Ocean Currents

Our Ocean 2017: The Buzz on Ocean Planning

© Mary Bennett

The concept of ocean planning has been around for many years, both here at home and internationally. In the U.S., we have started to see theory move into practice over the past decade. At its core, ocean planning is about shared data, local engagement and innovative management principles so that diverse groups of ocean users reach the best, most informed solutions that work better for everyone.

This innovative management approach is not just happening here in the U.S. but all over the world, and I am thrilled that many of the nations attending Our Ocean 2017 are also planning for their ocean waters. This global conference will highlight international commitments and actions to save our oceans including increasing ocean exploration efforts and boosting innovative science and research. Many of the countries in attendance will also share their ocean plans to keep the ocean working for their economies and coastal communities.

As Ocean Conservancy’s team heads to Malta this week, I wanted to share four inspiring developments on international ocean planning to keep your eyes on:

  1. Roughly 65 countries are involved in planning and have developed almost 140 ocean plans at the national, regional or local level. This includes diverse nations across the globe, ranging from the European Union to Mexico to the Seychelles.
    Screen Shot 2017-10-04 at 2.18.41 PM
    © UNESCO
  2. All European Union member states have committed to preparing cross-sectoral ocean plans by 2021.
    © Rafeed Hussain
  3. At the recent United Nation Ocean Conference to Support the Implementation of Sustainable Development Goal 14, countries including Mexico, Brazil, Sweden, Greece, Portugal, Seychelles, Belgium and Cabo Verde all committed to developing, expanding or improving their ocean plans.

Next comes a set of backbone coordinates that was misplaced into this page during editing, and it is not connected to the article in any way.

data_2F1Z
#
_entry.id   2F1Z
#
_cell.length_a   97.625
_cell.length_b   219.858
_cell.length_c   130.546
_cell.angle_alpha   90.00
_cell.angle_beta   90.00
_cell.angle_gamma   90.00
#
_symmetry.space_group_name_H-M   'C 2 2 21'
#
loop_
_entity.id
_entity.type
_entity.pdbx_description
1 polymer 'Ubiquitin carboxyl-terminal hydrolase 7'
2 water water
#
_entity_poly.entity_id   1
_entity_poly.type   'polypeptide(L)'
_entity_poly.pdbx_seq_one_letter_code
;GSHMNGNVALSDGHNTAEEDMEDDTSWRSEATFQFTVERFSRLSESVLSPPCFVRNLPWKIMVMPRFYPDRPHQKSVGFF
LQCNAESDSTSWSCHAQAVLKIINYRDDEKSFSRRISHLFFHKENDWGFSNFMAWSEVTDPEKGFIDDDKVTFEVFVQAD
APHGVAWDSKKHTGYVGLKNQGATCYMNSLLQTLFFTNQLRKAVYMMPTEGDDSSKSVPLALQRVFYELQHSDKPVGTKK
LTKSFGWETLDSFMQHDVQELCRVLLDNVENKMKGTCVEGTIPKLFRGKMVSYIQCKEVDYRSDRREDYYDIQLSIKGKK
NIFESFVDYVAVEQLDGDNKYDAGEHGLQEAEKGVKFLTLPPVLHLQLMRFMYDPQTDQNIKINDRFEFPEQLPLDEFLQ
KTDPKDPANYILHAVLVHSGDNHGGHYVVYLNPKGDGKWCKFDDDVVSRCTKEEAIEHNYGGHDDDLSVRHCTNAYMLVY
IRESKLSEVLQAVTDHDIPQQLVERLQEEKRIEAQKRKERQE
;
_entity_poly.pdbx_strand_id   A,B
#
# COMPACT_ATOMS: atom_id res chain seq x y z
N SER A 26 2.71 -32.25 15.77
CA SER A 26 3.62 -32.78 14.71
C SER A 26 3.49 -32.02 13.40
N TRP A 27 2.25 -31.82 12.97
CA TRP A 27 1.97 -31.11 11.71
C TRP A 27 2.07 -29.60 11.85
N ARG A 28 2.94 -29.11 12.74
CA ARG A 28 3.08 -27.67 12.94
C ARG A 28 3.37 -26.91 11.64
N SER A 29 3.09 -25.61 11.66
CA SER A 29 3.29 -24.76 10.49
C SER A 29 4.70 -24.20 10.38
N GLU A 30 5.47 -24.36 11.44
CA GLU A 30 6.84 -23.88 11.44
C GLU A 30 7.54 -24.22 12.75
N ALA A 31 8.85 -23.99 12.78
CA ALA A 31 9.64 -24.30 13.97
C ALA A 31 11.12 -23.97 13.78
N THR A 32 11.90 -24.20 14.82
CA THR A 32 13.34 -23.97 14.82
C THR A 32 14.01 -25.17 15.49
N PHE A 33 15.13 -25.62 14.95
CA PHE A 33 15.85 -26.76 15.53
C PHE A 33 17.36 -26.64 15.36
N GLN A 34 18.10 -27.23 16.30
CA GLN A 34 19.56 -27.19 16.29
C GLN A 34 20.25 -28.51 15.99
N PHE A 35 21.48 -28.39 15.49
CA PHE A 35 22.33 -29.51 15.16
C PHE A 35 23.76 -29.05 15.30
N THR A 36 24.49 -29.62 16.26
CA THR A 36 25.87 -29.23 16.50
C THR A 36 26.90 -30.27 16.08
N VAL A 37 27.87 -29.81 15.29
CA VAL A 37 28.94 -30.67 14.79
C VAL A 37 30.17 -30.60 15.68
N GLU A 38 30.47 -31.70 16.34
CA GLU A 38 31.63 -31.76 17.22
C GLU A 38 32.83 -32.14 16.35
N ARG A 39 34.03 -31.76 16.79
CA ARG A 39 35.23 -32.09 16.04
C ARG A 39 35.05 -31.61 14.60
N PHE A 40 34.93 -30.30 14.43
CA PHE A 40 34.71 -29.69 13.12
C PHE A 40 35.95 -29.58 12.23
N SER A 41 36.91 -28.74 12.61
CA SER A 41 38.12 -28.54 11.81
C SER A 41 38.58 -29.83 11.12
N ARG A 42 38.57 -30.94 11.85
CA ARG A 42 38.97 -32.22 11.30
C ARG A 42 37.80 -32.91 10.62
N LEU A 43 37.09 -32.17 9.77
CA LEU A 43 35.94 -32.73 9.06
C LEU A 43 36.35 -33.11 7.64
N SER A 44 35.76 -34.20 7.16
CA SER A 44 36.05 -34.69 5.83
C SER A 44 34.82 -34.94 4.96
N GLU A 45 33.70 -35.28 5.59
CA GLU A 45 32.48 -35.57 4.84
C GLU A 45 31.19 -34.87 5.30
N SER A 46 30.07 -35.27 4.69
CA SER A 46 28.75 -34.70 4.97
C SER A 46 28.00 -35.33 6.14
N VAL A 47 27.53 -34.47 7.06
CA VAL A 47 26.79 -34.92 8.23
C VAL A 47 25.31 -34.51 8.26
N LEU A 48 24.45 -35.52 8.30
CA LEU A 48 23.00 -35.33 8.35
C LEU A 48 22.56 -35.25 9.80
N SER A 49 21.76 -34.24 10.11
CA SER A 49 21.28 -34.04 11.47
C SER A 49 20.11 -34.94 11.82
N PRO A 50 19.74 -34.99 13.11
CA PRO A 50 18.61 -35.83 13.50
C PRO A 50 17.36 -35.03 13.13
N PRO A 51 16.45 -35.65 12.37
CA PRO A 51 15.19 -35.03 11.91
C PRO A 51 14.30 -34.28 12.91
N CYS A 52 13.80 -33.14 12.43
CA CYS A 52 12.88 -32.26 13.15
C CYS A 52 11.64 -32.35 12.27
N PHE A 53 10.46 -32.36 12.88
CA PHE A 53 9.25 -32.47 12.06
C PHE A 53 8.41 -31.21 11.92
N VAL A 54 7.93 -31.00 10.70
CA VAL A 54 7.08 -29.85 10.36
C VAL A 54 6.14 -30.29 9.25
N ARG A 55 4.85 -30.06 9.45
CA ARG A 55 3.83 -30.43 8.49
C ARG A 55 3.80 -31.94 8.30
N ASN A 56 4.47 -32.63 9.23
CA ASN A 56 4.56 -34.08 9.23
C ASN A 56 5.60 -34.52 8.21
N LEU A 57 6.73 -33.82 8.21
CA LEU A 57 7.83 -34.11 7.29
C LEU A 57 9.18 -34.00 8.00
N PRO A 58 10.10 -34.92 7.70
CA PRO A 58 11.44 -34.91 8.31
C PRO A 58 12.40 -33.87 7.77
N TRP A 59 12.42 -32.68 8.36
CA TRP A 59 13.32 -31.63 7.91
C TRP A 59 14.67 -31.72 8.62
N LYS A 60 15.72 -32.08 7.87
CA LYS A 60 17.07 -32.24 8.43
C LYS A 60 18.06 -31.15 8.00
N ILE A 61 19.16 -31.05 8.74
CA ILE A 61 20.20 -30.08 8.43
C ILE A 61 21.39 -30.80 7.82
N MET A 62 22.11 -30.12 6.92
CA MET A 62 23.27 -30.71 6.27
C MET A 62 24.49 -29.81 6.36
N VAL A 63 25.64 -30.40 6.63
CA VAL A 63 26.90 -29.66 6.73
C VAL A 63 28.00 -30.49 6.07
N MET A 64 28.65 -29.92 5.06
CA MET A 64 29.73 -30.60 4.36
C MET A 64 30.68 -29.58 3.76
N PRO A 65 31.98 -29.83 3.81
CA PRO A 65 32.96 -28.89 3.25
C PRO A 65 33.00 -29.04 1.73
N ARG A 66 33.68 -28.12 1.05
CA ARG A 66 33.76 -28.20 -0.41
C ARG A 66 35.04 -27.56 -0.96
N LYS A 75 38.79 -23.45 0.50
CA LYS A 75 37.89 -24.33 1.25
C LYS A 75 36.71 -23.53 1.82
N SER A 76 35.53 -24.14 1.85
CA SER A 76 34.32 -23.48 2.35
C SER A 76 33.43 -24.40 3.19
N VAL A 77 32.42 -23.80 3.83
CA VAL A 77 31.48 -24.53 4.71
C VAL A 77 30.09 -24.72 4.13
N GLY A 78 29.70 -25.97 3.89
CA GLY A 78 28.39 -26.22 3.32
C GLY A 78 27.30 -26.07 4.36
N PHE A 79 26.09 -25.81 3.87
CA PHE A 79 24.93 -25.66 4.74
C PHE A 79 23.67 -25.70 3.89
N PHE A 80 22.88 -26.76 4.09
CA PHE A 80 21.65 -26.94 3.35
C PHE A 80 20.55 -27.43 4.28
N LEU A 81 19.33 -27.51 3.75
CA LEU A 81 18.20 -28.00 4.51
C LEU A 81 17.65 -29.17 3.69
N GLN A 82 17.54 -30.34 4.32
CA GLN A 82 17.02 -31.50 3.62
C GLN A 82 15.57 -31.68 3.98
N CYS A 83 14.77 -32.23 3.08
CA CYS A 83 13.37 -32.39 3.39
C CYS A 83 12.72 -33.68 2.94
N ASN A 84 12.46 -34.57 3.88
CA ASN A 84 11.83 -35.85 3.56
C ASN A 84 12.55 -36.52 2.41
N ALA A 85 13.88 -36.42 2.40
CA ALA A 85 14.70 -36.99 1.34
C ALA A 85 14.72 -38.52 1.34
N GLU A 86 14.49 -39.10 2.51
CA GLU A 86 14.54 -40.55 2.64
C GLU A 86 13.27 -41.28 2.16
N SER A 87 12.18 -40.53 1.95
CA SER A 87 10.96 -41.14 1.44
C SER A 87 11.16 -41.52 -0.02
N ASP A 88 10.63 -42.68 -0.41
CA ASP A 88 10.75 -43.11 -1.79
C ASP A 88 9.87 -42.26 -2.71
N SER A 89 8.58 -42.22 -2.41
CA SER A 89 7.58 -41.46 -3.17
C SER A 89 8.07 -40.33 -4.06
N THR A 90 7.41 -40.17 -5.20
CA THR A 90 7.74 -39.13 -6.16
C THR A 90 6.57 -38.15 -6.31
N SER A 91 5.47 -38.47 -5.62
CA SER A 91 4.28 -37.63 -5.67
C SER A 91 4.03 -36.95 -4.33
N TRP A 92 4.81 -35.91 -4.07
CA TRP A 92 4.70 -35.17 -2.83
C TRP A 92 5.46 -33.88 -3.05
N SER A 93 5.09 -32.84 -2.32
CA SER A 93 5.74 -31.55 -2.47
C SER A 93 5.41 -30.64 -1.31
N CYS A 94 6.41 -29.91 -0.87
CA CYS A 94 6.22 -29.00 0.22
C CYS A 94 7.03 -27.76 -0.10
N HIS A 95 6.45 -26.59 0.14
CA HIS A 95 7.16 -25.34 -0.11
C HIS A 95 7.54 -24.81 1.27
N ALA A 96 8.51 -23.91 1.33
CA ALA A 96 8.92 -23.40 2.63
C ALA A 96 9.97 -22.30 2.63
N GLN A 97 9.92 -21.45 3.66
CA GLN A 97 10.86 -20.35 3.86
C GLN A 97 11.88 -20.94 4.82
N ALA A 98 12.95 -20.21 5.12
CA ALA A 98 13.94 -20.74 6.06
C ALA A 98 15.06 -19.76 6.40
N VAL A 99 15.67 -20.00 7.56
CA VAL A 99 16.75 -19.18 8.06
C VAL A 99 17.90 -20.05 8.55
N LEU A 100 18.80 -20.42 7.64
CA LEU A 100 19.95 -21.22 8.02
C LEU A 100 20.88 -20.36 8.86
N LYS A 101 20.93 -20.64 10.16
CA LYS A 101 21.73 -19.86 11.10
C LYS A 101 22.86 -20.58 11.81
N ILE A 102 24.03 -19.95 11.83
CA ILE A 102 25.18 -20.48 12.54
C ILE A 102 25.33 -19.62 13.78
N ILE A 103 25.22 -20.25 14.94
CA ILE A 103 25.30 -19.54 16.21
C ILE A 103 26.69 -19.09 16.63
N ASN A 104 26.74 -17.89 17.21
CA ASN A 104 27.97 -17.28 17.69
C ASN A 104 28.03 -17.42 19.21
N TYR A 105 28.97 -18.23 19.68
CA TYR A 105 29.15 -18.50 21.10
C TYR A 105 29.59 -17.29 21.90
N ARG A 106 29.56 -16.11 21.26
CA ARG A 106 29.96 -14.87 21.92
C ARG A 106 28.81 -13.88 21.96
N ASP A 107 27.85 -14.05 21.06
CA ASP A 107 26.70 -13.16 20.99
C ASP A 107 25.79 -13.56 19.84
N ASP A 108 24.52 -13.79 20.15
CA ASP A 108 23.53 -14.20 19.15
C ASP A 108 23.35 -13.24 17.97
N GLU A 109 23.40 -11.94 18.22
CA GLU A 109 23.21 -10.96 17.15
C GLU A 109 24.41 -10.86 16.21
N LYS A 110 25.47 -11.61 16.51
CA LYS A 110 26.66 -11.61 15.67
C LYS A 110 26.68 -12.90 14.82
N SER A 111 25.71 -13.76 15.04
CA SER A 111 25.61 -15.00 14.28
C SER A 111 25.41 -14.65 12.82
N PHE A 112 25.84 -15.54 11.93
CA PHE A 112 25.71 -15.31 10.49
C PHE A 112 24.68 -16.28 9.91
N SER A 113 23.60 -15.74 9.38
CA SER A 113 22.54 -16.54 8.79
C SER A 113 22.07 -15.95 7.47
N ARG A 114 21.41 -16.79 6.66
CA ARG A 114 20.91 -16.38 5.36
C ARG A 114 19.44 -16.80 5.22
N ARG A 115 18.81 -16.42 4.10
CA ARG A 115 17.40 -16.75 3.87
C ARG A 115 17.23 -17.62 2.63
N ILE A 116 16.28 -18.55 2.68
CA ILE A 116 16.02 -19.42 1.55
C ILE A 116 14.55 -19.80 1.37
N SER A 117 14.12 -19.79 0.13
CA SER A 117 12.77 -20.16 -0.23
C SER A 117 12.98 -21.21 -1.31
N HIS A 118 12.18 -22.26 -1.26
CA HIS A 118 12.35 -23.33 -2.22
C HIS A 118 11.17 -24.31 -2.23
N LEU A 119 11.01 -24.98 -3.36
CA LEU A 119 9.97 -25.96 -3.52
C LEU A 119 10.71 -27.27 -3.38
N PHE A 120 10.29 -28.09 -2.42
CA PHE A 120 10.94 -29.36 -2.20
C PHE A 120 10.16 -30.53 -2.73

© Rafeed Hussain
  4. Timor Leste, Asia’s newest nation whose independence was restored in 2002, is working to develop a national ocean policy in 2017 that includes planning for their waters. Timor Leste’s Ataúro Island was recently found to hold the world’s highest reef fish diversity.
    © NOAA

The U.S. is an active part of this global effort thanks to support from industry, tribes, states, fishery management councils and federal agencies. Massachusetts, Rhode Island, Oregon, New York, Washington and Connecticut are actively working on ocean plans for their state waters.

© Rafeed Hussain

On a regional scale, both the Northeast and Mid-Atlantic regions stretching from Virginia to Maine have completed their plans. And, the West Coast, Pacific Islands and Caribbean are currently developing regional ocean plans. Our nation can offer unique insights and learning through ocean management challenges addressed at both the state and regional level. At Our Ocean 2017, we are going to be able to offer concrete examples of how ocean planning works to solve real world problems.

It’s exciting to see this innovative tool taken on at an international scale, all in an effort to support a healthy ocean and vibrant ocean economy. It’s just more proof that smart management decisions happen when we all come together and rise to the challenge.

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